An inquiry into commissions of inquiry

By Pravin Bowry

A time has come in the history of our country to take an honest stock of certain actions of the executive branch of the Government, and weigh the usefulness and efficacy of some of the legal mechanisms used to resolve and investigate major, sometimes sensitive, issues faced by our country.

Justice Samuel Bosire (right) who chaired the Goldenberg Commission of Inquiry with the commission’s vice chairman Nzamba Kitonga (centre) and commissioner Peter Le Pelly. Photo/File

Let’s conduct an inquiry into the setting up of Commission of Inquiries.

It is a little difficult to give a complete list of all commissions of inquiries constituted since independence, but some important Commissions that have been set up over the years include:

1.The Kenya Maize Commission.

2.The Commission on the Law of Marriage and Divorce.

3.The Commission of Inquiry on the Law of Insurance (The Hancock Commission).

4.Judicial Commission Appointed to Inquire into allegations involving Charles Mugane Njonjo.

5.The Ouko Commission of Inquiry (1990-91).

6.The Akiwumi Commission into Ethnic Violence.

7.Judicial Commission of Inquiry into the Goldenberg Affair.

8.The Commission on Higher Education (The Davy Koech Commission).

9.Commission of Inquiry into the Land Law systems of Kenya.

10.The Commission of Inquiry on Post Election Violence (Waki Commission).

Out of the above, in my considered view, only one has been most successful. The Commission on Law of Succession resulted in the Succession Act being enacted in 1980.

The Ndung’u Commission was illustrative and educative, though its recommendations were not implemented.

Big fraud

The Waki Commission showed some muscle. The unorthodox (but not necessarily technically legal) approach was innovative and refreshingly original.

Most Commissions, however, have been a total waste of time, energy, and finances.

The Ouko Commission was disbanded midstream, did not resolve the mystery and in fact the executive manipulated the commission, if I may dare to air a personal view, to get my erstwhile client Jonah Anguka charged most unfairly and thereby taking the Ouko murder case out of public debate in 1992 on the grounds that the matter was sub-judice.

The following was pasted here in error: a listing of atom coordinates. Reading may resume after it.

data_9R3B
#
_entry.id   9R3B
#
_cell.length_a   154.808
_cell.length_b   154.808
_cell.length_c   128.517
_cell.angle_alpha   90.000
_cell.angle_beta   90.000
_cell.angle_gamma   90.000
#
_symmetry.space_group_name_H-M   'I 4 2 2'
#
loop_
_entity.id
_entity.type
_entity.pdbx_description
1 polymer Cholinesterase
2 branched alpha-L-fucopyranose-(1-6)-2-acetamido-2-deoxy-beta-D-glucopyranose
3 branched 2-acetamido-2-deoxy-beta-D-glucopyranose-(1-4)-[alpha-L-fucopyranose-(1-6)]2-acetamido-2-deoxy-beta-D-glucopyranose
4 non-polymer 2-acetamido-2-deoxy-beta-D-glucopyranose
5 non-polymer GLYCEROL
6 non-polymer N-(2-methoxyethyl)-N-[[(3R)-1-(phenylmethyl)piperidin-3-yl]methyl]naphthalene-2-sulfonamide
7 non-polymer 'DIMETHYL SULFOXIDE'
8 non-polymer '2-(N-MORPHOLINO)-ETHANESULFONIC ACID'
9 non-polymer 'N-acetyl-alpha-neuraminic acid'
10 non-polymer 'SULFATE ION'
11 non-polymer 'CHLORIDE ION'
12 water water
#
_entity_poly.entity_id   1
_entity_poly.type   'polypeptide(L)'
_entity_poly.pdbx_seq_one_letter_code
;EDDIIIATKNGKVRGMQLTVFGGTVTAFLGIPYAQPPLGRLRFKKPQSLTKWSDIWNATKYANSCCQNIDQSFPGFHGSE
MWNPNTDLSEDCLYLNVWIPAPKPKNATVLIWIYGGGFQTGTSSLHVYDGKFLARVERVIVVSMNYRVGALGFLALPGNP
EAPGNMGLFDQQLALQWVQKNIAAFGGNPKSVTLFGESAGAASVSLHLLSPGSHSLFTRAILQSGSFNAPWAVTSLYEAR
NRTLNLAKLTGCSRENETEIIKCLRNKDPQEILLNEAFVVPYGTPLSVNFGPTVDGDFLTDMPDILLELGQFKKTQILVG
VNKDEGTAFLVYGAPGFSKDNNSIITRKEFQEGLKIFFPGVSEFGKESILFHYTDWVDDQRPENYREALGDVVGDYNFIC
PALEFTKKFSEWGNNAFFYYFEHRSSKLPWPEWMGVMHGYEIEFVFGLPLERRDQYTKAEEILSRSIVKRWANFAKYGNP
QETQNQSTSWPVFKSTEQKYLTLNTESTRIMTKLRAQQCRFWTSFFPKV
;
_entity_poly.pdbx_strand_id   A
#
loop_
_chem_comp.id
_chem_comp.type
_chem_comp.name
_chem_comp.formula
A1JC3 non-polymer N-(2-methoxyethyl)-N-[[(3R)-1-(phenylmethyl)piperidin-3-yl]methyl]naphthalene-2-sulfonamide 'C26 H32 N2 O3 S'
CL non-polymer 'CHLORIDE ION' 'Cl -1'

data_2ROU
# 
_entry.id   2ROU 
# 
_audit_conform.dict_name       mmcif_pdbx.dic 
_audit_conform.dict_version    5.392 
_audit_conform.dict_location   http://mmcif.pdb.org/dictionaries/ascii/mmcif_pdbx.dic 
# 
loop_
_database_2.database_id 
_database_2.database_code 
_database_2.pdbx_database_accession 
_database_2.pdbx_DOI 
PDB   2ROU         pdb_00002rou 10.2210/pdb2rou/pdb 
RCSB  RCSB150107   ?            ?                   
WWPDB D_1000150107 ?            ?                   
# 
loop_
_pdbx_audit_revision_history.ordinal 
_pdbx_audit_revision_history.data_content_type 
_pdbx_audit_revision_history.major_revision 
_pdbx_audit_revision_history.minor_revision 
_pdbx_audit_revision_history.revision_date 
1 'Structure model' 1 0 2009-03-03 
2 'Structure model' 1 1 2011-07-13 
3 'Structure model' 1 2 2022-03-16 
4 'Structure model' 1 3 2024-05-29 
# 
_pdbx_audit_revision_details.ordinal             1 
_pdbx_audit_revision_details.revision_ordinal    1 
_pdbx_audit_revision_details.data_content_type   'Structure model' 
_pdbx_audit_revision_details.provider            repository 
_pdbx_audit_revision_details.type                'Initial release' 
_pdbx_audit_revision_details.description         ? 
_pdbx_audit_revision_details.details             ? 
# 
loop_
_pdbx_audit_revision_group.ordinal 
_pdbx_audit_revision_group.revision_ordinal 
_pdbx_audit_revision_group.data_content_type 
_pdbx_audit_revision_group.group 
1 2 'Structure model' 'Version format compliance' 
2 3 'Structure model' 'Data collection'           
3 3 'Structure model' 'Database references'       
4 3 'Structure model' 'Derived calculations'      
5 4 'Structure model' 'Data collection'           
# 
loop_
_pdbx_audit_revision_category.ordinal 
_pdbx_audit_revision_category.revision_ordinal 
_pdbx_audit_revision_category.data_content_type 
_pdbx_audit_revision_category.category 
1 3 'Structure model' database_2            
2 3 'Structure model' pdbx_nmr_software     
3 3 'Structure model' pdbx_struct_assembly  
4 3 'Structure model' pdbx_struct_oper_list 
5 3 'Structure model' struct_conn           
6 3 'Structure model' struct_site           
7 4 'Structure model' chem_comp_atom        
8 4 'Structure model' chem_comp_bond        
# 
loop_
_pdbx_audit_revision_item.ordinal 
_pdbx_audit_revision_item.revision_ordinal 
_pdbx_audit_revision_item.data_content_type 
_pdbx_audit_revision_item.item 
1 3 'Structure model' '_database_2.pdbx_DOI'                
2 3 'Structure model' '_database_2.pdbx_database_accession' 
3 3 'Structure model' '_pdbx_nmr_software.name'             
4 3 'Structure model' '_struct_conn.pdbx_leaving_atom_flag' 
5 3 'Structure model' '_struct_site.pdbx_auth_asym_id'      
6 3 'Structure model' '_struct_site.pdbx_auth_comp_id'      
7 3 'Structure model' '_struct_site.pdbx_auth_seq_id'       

Kenyans, I believe, were gagged into not making the murder an issue in the ensuing 1992 elections.

The Goldenberg Commission was and always will remain a massive farce, as big as the fraud itself. The departure of Justice Aganyanya, the hunted main suspect becoming the hunter and an orchestrated manipulation of the truth by hundreds of side-shows, and again, if I may say so, my un-ceremonial eviction from the Commission when I was coming too close to the bone, are all indicative of no gains made.

The Hancock Commission report was never made public, and no wonder the insurance industry still remains in a mess.

The morality of personnel chairing and being members of the commission being paid millions in remuneration when in Government employment, such as judges, must be questioned.

It would be interesting, for example, to know how much the Njonjo, Goldenberg and Akiwumi commissions each cost the taxpayers.

Diffusing situations

Often Commissions have been used to sideline and sidestep political issues and defuse situations.

The elongation of proceedings always hurts the country. In contrast in a commission of inquiry recently in England, thousands of relevant documents were posted on the Internet for the concerned and interested parties to peruse and make written observations and the inquiry was concluded within a month or so.

The Commission of Inquiries Act requires amendments to become a more effective method of resolving pertinent issues.